Thursday, December 22, 2011

Blackberry SMTP servers identified as sending Spam? servers were marking some blackberry SMTP servers are being spam relays or sending out spam. The servers were added to the XBL and CBL lists and as a result many messages from BB did not reach their recipients. Problem is, they appeared as delivered on the BB device. The message were probably delivered the the BB SMTP servers but communication from the servers were rejected by other SMTP servers that were using DNBL or similar services that relied on data from Spamhaus.
The only recourse is to resend the messages from the device.
It appears to affect BIS users in Malaysia between 4.00 GMT to 7.30GMT. sporadically.
Details to follow.

Tuesday, December 13, 2011

What to do with WebOS now that it's Open Source

Never stop hoping against hope. WebOS, whose pedigree can be traced back to PalmOS and the popular Palm Pilot series of PDAs (they were mini tablets, for you young'uns), will be OpenSource.
I've already had my say on what could be done with it here and here so I'm not going to repeat myself. So the question will be who will do what with it.

Will it be the next phone OS? Suddenly the open source world is full of phone OS / tablet OS. We have the resurrected MeeGo: Tizen, the OS for low-end Nokia phones Meltemi and now WebOs. Not to mention the lower profile GridOS, LiMo and SHR. This is all to the benefit of manufacturers who will be free to build on top of these platform. The best thing that could happen is that phones go the way of the PC. Hardware is independent of software. This means you can load any OS you want to your phone. Or customize it to the hilt. Skinning will no longer be the realm of the manufacturers and mobile service providers. Ah, the prospect of a high school graduation themed phones (complete with school-spirit color and logo) warms the hearts of retailers everywhere.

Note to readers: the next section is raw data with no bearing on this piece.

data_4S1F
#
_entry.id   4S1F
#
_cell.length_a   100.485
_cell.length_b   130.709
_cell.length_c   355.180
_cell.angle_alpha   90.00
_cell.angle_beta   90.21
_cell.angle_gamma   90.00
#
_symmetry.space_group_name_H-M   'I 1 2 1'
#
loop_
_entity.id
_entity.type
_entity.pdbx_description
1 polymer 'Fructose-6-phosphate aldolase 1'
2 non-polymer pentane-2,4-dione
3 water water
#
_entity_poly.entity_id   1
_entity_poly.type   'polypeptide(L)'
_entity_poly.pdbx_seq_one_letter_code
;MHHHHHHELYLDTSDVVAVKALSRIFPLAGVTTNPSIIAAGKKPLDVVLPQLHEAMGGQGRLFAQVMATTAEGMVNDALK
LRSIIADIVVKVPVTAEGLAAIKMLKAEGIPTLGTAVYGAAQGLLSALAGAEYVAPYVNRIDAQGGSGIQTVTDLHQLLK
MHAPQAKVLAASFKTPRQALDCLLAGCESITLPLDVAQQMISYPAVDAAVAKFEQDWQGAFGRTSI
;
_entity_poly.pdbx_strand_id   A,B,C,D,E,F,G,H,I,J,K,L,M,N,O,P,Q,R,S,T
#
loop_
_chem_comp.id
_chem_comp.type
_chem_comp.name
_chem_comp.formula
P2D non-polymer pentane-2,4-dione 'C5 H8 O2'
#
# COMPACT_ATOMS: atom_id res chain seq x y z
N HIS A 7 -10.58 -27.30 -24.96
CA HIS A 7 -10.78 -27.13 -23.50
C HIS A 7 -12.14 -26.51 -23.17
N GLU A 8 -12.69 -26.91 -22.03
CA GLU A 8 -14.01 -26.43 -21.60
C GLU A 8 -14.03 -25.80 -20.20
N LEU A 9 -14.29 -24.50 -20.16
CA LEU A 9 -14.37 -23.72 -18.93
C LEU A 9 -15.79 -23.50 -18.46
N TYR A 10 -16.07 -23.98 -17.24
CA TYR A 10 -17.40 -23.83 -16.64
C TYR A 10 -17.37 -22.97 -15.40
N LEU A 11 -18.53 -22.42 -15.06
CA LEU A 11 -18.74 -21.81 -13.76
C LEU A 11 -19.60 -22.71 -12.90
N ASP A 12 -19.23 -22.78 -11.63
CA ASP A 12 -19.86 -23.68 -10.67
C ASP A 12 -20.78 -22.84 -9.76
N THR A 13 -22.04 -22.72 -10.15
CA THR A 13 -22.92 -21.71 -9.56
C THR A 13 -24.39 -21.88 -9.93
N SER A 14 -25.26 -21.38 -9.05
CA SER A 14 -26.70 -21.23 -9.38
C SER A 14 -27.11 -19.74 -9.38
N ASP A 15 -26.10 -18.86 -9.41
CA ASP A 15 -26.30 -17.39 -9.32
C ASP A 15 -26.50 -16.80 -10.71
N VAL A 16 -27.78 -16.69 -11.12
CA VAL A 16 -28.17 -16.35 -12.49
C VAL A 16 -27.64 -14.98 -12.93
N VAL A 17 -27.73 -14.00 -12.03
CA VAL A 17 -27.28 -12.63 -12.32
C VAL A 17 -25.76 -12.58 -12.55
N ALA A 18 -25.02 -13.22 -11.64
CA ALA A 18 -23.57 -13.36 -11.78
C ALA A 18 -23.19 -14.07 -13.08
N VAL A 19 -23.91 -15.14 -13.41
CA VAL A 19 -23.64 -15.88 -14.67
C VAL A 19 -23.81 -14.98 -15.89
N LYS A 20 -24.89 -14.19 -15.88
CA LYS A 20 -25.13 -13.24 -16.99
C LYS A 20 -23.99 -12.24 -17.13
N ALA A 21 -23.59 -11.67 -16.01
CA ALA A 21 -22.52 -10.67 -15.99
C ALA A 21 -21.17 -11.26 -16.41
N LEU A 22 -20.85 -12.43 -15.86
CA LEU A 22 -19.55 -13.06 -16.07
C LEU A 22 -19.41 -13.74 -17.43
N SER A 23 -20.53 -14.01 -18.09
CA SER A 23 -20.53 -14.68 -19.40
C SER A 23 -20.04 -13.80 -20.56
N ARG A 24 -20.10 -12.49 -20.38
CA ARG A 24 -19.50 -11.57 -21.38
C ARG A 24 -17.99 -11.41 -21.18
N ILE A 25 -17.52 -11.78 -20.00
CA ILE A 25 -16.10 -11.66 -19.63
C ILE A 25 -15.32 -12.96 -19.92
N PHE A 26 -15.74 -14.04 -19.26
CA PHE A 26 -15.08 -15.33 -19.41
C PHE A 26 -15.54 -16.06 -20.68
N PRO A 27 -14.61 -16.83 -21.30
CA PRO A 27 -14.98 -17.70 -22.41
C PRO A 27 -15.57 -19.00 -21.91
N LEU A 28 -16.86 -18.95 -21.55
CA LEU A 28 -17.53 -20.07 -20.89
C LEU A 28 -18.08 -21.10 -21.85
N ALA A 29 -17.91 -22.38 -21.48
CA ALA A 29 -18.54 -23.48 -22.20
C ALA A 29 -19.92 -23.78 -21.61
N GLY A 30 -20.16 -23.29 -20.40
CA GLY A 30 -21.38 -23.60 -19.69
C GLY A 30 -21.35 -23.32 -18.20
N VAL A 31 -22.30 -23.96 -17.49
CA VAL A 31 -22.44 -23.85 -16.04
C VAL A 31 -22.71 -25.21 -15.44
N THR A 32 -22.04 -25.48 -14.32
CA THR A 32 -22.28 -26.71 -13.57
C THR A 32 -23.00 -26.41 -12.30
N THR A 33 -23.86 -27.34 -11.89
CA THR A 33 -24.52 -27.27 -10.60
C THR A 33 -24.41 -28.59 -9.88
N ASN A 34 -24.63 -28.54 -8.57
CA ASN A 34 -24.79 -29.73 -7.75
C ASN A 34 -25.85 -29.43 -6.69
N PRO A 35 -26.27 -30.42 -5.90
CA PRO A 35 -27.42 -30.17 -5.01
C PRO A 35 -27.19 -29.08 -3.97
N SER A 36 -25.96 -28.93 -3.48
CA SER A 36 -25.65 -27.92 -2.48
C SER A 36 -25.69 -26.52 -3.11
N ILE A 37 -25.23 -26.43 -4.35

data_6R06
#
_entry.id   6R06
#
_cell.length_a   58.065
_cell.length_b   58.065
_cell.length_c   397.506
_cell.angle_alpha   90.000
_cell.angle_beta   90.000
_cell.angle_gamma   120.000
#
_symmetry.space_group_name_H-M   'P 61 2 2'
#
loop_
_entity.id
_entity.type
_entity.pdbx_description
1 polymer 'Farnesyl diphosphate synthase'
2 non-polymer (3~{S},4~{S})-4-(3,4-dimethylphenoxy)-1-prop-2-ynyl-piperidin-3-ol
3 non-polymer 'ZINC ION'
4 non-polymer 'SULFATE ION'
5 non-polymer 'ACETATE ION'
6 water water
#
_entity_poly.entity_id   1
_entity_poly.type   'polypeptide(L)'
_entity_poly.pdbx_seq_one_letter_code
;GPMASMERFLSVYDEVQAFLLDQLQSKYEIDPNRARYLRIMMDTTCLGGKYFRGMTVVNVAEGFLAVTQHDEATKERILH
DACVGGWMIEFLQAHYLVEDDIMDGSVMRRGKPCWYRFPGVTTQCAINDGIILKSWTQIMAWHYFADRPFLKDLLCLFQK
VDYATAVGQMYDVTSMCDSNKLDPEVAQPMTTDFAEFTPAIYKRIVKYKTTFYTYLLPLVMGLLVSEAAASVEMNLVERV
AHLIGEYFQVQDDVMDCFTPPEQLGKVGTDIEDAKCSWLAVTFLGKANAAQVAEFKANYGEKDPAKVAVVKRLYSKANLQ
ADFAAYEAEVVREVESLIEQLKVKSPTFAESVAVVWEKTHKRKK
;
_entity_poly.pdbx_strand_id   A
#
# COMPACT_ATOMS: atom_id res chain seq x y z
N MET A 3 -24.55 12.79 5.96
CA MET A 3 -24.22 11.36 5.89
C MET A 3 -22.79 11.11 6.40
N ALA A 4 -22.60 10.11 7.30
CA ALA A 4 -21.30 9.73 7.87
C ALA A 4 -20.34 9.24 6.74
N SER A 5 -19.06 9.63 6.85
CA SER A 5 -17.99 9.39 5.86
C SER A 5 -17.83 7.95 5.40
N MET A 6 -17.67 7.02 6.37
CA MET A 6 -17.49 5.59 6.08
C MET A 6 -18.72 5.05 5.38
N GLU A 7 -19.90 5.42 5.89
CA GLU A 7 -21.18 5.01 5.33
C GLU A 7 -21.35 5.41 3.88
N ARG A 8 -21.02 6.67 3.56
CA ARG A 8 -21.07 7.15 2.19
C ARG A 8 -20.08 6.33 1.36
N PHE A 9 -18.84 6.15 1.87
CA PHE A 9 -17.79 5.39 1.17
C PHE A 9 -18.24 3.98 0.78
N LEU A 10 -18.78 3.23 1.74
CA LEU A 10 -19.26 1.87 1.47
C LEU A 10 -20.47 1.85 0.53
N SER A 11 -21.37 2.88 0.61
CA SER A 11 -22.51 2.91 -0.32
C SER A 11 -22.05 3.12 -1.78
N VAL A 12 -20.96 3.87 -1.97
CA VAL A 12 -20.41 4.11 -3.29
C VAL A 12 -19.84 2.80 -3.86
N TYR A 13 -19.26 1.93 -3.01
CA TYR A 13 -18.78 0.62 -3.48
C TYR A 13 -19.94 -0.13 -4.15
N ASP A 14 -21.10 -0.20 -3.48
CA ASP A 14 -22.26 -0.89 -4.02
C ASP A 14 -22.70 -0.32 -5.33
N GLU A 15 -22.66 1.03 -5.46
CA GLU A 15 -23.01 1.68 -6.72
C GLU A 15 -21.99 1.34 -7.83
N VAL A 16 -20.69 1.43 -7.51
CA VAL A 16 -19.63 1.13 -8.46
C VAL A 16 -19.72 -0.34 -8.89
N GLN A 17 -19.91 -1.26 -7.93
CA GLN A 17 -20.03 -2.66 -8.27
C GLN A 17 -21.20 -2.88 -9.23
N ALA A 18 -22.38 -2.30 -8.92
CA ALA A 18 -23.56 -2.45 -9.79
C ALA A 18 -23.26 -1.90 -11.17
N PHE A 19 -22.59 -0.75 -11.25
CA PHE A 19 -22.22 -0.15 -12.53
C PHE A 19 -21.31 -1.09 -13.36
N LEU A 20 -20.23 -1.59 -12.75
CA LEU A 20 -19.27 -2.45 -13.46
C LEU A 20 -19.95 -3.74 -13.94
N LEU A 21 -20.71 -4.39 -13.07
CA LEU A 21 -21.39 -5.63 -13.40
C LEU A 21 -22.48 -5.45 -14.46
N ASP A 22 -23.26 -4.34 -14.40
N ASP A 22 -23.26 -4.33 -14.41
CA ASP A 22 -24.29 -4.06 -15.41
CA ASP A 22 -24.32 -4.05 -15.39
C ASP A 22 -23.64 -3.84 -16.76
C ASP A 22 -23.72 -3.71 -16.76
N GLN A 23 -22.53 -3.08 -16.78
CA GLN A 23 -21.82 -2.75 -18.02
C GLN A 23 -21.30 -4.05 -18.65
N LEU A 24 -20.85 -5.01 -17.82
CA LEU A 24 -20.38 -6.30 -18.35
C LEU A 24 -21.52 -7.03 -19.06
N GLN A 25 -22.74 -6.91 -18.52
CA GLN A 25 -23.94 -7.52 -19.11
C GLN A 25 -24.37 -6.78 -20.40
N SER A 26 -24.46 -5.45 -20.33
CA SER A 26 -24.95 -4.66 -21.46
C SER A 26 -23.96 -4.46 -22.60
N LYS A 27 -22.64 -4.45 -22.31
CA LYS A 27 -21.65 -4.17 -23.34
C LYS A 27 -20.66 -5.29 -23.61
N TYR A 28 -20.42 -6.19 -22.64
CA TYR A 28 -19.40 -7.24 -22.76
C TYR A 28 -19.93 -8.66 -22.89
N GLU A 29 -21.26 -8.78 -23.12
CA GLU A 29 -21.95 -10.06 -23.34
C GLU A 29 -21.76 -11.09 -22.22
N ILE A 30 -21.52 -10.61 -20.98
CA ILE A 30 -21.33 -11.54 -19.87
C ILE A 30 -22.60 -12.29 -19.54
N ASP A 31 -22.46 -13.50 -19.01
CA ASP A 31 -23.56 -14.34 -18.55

Will is be on your car dashboard? Toyota is on borad. Ford has flirted with in the past. Don't know how they are going to get it past their partner, Microsoft, though. But a WebOS powered in-car system is a great fit. It already does the touch interface well enough. Component and accessories manufacturers could just provide an interface and it would be the linux kernel's job to hook them up to WebOS. WebOS will then providing the human interface. That is a long way from a knob to turn on the air-conditioner.

Will it be on the TV? Finally TV manufacturers can provide an interface worthy of the Linux kernel already running in most new TVs. If your TV does YouTube or Netflix, chances are that you threw out a printed GPL license together with the FCC notices that came along with your TV. The TV doesn't need to be touchscreen for it to work but a remote with an accelerometer would be nice. This could be the start of a shift of how we consume entertainment. Think of the ability to buy channel apps where a channel is an app. Or packs of programs as apps. Better still, an app to control kids from watching too much TV.

What does this mean to Linux users out there? Your knowledge just got more valuable.

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